2016/08/06

Selling Your eBook: 5 Alternatives to Amazon Kindle Publishing


After you've written and edited your eBook  you'll discover huge satisfaction from publishing and selling it.

Congratulations!  If you've already done this, I understand the effort and time it takes to do those things and how time consuming it can be, trying to write and produce something worth reading.

So look no further if you're ready to sell your eBook and start gleaning the rewards of your labour and pay these sites a visit:

1. Blurb.com

Blurb is a really great platform to both create and sell your eBooks on.


Blurb allows you to sell your eBooks on both Amazon, Barnes and Noble and Apple iBook Store.  It also has some pretty cool software to create and style your eBook before selling to the public.

You can sell all kinds of photograph books and magazines as well as publishing and printing paperback books.

2. Feiyr.com

I've never sold any of my eBooks with Feiyr.com but I do know that they've been around since 2006 and have a good reputation, so I would definitely check them out.


You can register for free but you do need to pay small account activation fee of £9.90.

3. Fiverr.com

A popular place to sell your digital products, it features some useful built-in tools and features along with a dashboard to manage your communication, orders and sales.


The downside with Fiverr.com is that you have to manually deliver your eBook after you've sold it.  You also have to log in fairly regularly to keep your profile open, to prevent deactivation of any products or services your might be selling.

The other drawback of selling eBooks is the $1 taken from each sale.  This leaves you with $4 on a $5 sale.

On the upside Fiverr.com is a huge platform with a massive audience and plenty of scope for making profit on your eBooks.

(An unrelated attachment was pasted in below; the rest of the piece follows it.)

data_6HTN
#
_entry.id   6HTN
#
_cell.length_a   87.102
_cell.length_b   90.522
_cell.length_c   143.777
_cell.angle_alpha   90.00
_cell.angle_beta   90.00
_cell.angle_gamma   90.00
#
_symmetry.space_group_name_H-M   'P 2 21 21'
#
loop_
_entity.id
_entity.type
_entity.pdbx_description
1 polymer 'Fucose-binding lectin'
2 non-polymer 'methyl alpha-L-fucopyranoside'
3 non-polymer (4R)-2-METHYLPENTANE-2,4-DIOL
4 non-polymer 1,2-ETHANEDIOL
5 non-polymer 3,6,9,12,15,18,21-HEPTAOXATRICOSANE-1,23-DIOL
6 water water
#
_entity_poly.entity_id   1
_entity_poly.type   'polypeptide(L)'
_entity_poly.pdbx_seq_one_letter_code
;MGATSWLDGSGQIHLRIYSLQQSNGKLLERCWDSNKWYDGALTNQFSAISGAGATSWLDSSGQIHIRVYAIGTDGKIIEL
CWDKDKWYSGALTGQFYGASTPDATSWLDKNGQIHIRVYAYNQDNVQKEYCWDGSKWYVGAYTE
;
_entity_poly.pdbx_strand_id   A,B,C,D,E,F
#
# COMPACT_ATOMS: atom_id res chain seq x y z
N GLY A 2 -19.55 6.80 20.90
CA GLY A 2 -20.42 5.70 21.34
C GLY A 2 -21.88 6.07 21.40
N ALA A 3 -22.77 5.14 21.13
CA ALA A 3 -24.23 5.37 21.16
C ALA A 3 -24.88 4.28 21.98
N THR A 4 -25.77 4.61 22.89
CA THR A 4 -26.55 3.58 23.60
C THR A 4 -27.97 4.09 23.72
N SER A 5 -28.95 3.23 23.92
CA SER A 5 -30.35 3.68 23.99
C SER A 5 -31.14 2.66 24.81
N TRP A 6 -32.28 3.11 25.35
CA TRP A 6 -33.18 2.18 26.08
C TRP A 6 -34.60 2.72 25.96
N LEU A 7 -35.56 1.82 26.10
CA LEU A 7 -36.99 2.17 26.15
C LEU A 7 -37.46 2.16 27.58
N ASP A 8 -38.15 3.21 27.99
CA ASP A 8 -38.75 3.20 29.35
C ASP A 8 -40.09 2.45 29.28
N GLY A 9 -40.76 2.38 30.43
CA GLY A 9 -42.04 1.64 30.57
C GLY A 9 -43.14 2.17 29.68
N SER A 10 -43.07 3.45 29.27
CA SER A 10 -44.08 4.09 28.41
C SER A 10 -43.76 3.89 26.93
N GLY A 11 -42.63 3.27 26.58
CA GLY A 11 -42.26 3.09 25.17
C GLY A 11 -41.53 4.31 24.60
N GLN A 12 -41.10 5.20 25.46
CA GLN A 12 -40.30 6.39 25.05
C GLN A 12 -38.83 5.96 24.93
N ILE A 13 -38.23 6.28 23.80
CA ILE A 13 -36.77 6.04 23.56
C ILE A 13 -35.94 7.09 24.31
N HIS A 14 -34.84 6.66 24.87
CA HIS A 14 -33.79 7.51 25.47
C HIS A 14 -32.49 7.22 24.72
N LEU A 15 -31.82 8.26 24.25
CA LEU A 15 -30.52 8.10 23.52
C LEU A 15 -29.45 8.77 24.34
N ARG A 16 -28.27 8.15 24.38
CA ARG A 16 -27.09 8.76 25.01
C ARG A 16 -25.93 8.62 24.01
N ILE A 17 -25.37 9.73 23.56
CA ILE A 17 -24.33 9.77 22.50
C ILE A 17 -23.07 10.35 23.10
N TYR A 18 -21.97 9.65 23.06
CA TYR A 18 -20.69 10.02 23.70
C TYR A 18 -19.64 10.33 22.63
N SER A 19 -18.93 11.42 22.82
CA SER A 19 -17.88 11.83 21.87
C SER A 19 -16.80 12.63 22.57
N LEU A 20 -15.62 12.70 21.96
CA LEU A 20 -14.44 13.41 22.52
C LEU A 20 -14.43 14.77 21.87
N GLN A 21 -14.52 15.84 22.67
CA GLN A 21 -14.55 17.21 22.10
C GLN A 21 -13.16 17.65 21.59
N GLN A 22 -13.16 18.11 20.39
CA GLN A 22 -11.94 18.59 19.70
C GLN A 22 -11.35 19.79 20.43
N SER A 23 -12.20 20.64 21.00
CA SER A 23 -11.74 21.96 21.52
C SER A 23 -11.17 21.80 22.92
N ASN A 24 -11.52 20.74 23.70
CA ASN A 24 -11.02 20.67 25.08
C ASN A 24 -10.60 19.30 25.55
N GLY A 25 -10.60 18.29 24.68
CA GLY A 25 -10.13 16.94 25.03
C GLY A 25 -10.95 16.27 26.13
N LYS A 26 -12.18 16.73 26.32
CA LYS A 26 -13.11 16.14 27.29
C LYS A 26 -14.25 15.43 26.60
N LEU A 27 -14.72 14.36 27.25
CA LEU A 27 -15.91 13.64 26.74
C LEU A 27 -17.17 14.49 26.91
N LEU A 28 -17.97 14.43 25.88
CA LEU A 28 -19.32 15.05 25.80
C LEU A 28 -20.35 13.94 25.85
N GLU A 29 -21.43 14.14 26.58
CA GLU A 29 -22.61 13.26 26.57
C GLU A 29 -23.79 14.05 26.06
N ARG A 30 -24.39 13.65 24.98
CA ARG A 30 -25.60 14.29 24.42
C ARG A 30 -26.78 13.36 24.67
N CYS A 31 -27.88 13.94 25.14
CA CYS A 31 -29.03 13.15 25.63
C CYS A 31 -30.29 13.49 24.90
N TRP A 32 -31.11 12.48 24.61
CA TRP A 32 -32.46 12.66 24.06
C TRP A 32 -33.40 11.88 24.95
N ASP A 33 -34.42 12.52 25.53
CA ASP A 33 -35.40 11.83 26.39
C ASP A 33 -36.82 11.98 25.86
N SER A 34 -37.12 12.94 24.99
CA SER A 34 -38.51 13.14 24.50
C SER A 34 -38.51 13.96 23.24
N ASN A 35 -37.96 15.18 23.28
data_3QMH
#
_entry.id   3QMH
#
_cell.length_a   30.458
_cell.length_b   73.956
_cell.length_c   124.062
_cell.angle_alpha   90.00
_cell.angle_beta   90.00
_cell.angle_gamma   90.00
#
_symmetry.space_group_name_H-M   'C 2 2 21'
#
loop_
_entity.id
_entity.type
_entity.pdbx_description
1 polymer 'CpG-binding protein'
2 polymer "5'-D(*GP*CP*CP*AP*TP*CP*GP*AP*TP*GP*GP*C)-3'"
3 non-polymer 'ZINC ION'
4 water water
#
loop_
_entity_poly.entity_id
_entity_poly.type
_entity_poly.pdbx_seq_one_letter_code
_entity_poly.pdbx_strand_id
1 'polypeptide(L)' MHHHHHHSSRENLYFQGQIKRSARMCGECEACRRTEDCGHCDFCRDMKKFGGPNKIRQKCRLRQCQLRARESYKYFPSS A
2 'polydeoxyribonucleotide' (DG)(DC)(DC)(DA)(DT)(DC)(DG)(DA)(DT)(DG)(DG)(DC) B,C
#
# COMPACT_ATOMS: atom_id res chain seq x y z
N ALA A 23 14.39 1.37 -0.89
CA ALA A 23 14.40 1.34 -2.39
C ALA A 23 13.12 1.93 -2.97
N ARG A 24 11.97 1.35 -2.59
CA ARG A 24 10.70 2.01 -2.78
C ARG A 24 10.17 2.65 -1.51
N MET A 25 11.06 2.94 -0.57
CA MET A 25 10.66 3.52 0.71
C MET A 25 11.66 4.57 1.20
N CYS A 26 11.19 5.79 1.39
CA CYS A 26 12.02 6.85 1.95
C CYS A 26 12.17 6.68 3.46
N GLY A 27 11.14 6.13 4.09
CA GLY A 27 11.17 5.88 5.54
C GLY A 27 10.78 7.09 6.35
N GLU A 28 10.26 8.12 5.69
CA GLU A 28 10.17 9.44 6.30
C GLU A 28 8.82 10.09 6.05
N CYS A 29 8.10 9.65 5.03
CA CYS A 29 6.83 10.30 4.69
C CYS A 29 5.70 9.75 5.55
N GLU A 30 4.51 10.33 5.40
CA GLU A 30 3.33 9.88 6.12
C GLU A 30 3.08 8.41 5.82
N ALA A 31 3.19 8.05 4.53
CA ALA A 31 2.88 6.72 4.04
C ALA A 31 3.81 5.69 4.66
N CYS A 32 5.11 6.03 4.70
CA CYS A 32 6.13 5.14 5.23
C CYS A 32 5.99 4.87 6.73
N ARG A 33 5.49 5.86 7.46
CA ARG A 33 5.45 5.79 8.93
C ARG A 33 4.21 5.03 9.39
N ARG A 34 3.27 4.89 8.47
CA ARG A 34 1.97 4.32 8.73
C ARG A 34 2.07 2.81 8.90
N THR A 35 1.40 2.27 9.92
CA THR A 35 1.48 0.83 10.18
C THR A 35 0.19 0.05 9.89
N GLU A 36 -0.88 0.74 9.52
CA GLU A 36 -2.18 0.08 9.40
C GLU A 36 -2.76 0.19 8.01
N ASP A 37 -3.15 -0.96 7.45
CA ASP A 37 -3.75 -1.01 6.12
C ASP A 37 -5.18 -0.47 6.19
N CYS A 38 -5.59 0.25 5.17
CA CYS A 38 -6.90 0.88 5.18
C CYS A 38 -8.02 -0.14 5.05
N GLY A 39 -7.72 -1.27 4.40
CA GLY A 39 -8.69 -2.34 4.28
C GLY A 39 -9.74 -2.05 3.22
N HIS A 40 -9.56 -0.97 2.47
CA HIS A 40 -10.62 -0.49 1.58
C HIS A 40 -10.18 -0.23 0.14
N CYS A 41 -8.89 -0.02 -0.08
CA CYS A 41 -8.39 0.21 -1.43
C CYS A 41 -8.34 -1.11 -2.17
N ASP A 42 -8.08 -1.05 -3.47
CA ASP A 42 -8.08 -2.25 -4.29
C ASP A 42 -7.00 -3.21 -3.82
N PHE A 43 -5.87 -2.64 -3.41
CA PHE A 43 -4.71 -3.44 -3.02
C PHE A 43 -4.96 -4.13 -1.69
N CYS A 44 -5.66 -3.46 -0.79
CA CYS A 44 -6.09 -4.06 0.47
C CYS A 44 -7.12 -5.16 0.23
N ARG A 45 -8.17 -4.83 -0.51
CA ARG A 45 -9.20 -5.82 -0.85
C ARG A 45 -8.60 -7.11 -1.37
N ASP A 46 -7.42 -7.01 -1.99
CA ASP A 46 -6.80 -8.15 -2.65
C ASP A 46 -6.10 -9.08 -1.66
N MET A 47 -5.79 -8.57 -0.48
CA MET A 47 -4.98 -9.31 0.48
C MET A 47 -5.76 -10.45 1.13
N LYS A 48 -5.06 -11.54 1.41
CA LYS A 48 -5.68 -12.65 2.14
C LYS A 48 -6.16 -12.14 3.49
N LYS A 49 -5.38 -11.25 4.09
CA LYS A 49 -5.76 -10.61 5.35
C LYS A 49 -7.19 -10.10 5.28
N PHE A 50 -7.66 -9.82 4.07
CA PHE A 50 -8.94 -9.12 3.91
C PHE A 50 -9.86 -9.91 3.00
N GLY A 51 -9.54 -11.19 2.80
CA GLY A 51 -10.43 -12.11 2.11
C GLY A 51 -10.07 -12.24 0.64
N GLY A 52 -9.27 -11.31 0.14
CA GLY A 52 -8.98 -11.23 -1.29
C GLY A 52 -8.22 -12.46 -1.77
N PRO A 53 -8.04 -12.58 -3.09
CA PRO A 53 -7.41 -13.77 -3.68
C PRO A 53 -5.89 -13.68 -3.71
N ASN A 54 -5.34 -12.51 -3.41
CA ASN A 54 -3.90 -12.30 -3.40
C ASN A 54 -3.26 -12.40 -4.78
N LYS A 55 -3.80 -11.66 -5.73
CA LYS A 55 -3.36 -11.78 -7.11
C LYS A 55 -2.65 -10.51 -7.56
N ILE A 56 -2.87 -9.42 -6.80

4. Selz.com

I've used Selz.com in the past to give away free downloads.  Selz is a complete ecommerce solution for bloggers and website owners.


You can sell 5 items for free, but you're required to pay processing and transactions fees, 2.9% + 30 ¢.  If you want to sell more eBooks they have different pricing structures to accommodate what you need.

5.  Payhip.com

Payhip is my chosen platform to sell my eBooks from.  You don't need to pay any monthly or set-up fees.  Only a 5% commission per sale + PayPal standard fee.


I'll be going into greater detail about setting up your own bookstore in future blog posts, and let you know how I manage with Payhip.com.

Don't just take my word for it, go and try them for yourself.  Every writer has different requirements so its worth experimenting and finding out for yourself what really works.

If you can think of any websites of experience you want to share, let me know in the comments below.

Happy Blogging!

Read More About Self-Publishing: 8 Self-Pubishing Companies for First Time AuthorsA Bloggers Guide:My Experience So Far Sellling eBooks Online


Comment

  1. Problem here is that if your book is already on Amazon, Amazon will not let you sell it anywhere else.

    ReplyDelete
    Replies
    1. Hi "The Comeback Kid" thanks for your comment. As long as your ebook is not on Amazon's KDP Select, you can sell your ebook through other retailers.

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  2. Helen, did you follow up on this post yet? How is your "store" going?

    ReplyDelete
    Replies
    1. Hi Felicia, thanks for reminding me. I've just started a draft on that particular blog post, things are moving along fine with my store, thank you.

      Delete